Alison Weissbrot
Jan 27, 2022

The Great Resignation hits CMOs

Recent high-profile chief marketer departures underscore the growing complexity of the job.

The Great Resignation hits CMOs

Has The Great Resignation reached the highest echelons of marketing?

It seems as though it may have, based on the number of high-profile CMO resignations, moves and announcements that have cluttered the first month of the year.

Last week alone, marketing chiefs from IBM, Walgreens, Popeyes and TikTok either stepped away or were removed from their positions after relatively short tenures.

This movement isn’t limited to the CMO role, but other marketing adjacent functions as well. Walmart’s chief customer officer Janey Whiteside, for instance, resigned this month after joining in 2018.

While it’s natural to want to draw conclusions from the flurry, it is important to first note the context at each of these companies.

IBM is going through structural changes after downsizing its business, and has a history of running marketing under its communications function. When Roz Brewer joined Walgreens Boots Alliance as CEO in March, she created a new chief customer officer position and hired Tracey Brown to fill it, putting the CMO role on thin ice.

“In those two examples, it's very specific to those companies and related to broader organizational structure change,” Richard Sanderson, who heads up the marketing, sales and communications officer practice at executive search firm Spencer Stuart, tells me.

But there are broader secular changes afoot that are reshaping the marketer role and making it more difficult to achieve long-term success in it.

The pandemic and the general reassessment people are making about their lives and careers has not left marketing untouched. On the one hand, people are burned out and looking for something new. On the other, until recently, the stock market has been at an all-time high, and late-career executives are taking the opportunity to retire early. Sanderson tells me he’s currently leading two executive searches driven by the latter trend.

But underlying the pandemic, and fueled by it, is the ever-increasing complexity of the marketer role. Digital transformation was already putting pressure on marketers long before COVID-19, but the need to adapt has sped into hyperdrive over the past two years. Suddenly, marketers need to not just be creative wizards, but also technical geniuses, customer experience experts and data scientists.

As the CMO role grows more complex, it’s also become less tightly defined. What used to be a focus on creative and brand marketing has expanded into five or six disciplines that are interrelated but require vastly different skill sets and areas of brain power.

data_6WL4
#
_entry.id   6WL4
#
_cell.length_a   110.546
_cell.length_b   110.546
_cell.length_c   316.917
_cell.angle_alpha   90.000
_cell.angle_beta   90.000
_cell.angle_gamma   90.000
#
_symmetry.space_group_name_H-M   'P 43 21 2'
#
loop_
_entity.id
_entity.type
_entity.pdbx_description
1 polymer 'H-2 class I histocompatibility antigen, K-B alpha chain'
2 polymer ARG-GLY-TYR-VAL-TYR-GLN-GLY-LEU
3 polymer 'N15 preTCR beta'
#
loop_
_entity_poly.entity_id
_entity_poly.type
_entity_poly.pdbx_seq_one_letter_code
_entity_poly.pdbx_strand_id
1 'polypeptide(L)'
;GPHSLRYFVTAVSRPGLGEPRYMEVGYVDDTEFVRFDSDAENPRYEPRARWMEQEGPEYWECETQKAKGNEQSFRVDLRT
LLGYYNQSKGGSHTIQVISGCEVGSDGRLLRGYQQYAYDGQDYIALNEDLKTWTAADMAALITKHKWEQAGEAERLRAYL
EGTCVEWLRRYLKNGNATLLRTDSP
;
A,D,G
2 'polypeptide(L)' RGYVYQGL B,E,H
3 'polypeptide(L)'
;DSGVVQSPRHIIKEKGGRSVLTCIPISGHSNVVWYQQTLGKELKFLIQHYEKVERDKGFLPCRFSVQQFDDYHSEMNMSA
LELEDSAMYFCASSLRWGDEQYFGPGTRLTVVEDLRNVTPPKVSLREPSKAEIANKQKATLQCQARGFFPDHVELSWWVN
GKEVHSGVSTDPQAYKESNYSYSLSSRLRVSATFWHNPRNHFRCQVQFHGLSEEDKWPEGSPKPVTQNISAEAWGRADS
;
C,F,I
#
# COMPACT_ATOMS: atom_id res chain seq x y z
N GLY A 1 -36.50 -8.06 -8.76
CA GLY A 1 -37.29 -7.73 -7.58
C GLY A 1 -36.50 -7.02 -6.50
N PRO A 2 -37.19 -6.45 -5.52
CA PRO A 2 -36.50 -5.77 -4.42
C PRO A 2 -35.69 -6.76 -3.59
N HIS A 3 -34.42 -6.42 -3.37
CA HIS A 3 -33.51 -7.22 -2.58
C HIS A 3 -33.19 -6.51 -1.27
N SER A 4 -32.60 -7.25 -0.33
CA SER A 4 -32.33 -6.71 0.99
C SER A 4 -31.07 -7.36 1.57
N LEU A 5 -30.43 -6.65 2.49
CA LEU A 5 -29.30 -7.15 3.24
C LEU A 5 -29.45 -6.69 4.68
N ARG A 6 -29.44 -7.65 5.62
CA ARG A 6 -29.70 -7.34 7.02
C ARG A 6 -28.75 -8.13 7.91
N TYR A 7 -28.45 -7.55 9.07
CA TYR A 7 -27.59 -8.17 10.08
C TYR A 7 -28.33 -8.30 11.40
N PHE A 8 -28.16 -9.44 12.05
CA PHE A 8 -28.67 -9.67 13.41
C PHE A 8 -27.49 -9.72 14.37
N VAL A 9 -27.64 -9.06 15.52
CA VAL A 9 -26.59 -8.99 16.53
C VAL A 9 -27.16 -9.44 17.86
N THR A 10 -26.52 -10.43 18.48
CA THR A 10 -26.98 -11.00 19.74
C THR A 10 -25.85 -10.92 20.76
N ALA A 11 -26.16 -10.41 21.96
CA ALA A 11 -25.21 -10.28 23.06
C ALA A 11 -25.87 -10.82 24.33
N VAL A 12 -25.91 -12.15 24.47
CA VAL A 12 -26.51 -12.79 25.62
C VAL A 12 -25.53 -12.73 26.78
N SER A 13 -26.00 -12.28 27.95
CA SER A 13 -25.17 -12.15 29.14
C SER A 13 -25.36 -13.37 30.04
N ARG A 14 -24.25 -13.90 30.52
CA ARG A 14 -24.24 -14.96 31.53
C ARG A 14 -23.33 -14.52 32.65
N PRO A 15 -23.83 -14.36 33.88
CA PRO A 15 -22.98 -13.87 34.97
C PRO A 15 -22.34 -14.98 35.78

“Increasingly, it’s hard to find one person who can do it all,” Sanderson says.

On top of that, access to more data means marketers can now granularly measure their ability to drive revenue, creating more pressure than ever to deliver. That’s leading to a shorter average CMO tenure of just 40 months, the lowest its been since 2009, per Spencer Stuart’s 2021 calculations.

We can see proof of that in the recent spate of CMO exits. IBM’s Carla Piñeyro Sublett is leaving her post just shy of a year on the job; Walgreens’ Patrick McLean resigned after joining in 2019;  Popeyes’ Bruno Cardinali stepped down after two years on the job; and Nick Tran is out after joining TikTok in 2020.

Some companies have responded to the pressure of change by eliminating the CMO role altogether, such as Hyatt and Johnson & Johnson. Others are rolling marketing into the communications function (see: IBM), while others still are splitting or replacing the CMO title with ones such as chief customer officer, chief experience officer, chief transformation officer or chief growth officer.

The most successful CMOs have become adept at orchestrating these functions in harmony, rather than having deep subject matter expertise in one particular discipline, Sanderson says.

In that vein, what’s happening to the CMO role is a microcosm of how marketing, communications and customer experience are evolving, expanding and overlapping. It’s a change that won’t slow down and will likely cause more turbulence in the C-suite for some time.

But those unicorns that are up for the challenge have a huge opportunity to control all things related to growth and revenue at their organizations.

Source:
Campaign US

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